Practical Ways to Create an Accountability Culture in a Company
Accountability is an odd concept. It has been defined as having the responsibility and authority to act and fully accept the natural and logical consequences for the results of those actions. Personal accountability is an admirable trait, one that everyone should strive to attain. But as a leader, or even as a high-functioning member of a team, it is essential to create an accountability culture for individuals and the group as a whole.
While some may attach a negative air to the word accountability, research indicates that holding people accountable for their results has very positive effects: greater accuracy of work, better response to role obligations, more vigilant problem solving, better decision making, more cooperation with co-workers, and higher team satisfaction.
But as it goes with all foundations, there must be a firm structure added in addition to having a complete building. Here are several additional tips to help build an accountability culture in a company:
It is important to set firm, clear, and concise expectations for any group. Accountability will not grow where team members are unsure of the group’s purpose and vision. Teams need to know what is expected of them before they in turn can be expected to be held accountable.
You can set expectations by:
- Clearly communicating the team’s mission and vision.
- Emphasizing the urgency and importance of whatever task you have assigned.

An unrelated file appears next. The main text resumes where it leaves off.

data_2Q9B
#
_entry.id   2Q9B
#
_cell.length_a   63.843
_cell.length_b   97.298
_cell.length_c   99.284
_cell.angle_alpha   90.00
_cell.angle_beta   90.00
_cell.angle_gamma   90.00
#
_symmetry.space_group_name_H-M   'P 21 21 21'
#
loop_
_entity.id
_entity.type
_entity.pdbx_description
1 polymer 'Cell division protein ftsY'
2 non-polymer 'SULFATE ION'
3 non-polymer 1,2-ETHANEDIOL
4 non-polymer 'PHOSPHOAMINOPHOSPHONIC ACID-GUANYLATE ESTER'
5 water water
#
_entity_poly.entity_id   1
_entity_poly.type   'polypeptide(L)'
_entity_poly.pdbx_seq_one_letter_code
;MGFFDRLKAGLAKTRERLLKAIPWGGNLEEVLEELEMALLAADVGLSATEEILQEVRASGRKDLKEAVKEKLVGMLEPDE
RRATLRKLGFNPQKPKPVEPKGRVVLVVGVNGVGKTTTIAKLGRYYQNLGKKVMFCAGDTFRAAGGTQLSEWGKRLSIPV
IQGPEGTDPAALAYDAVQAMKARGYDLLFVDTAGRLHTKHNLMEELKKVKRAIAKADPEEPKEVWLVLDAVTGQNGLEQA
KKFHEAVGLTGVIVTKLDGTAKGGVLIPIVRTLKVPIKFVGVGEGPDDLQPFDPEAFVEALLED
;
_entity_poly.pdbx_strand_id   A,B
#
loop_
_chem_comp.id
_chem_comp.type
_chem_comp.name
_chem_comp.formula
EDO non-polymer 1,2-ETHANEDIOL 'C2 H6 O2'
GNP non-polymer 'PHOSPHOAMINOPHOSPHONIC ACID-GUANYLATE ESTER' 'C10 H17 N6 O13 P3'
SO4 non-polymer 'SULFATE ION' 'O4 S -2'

- Laying out the standards that will be upheld throughout the process. Be specific regarding end results, time frames, and expected levels of effort.
- Clearly and explicitly defining each member’s role and responsibilities.
The clearer initial goals and expectations are, the less time will be spent arguing when someone is held accountable because of ambiguous initial goals.
Although you may make these initial conditions and goals clear, it is important to have the team members commit to these standards and expectations. Work with your team to make sure that everyone commits to their role, understanding how it will benefit both the individual and the team. Be sure to put it in writing, too. This will give the commitment a physical representation that cannot be debated.
Accountability grows when this connection is made, and is enhanced when other people are aware of the commitment. Team members are further motivated to accomplish their tasks and will more readily welcome you holding them accountable for their actions or lack thereof.
Measure the progress of team members in alignment with the goals and expectations set out at the beginning. Goals can only be measured when they are quantified. Compare the measured results to the goals to find out where team members need the most improvement.
After setting clear expectations, committing to set goals, and measuring progress, it is important to provide feedback to team members so that there can be improvement towards the goal. When creating an accountability culture in a company, make sure that the feedback that you do give highlights both the positive things that the team member has done and the areas where they can improve.
Set clear expectations
Accepting responsibility requires clarity in what is expected. Merely saying “complete the project according to the highest standards and as soon as possible” will always be unclear unless you provide specifics.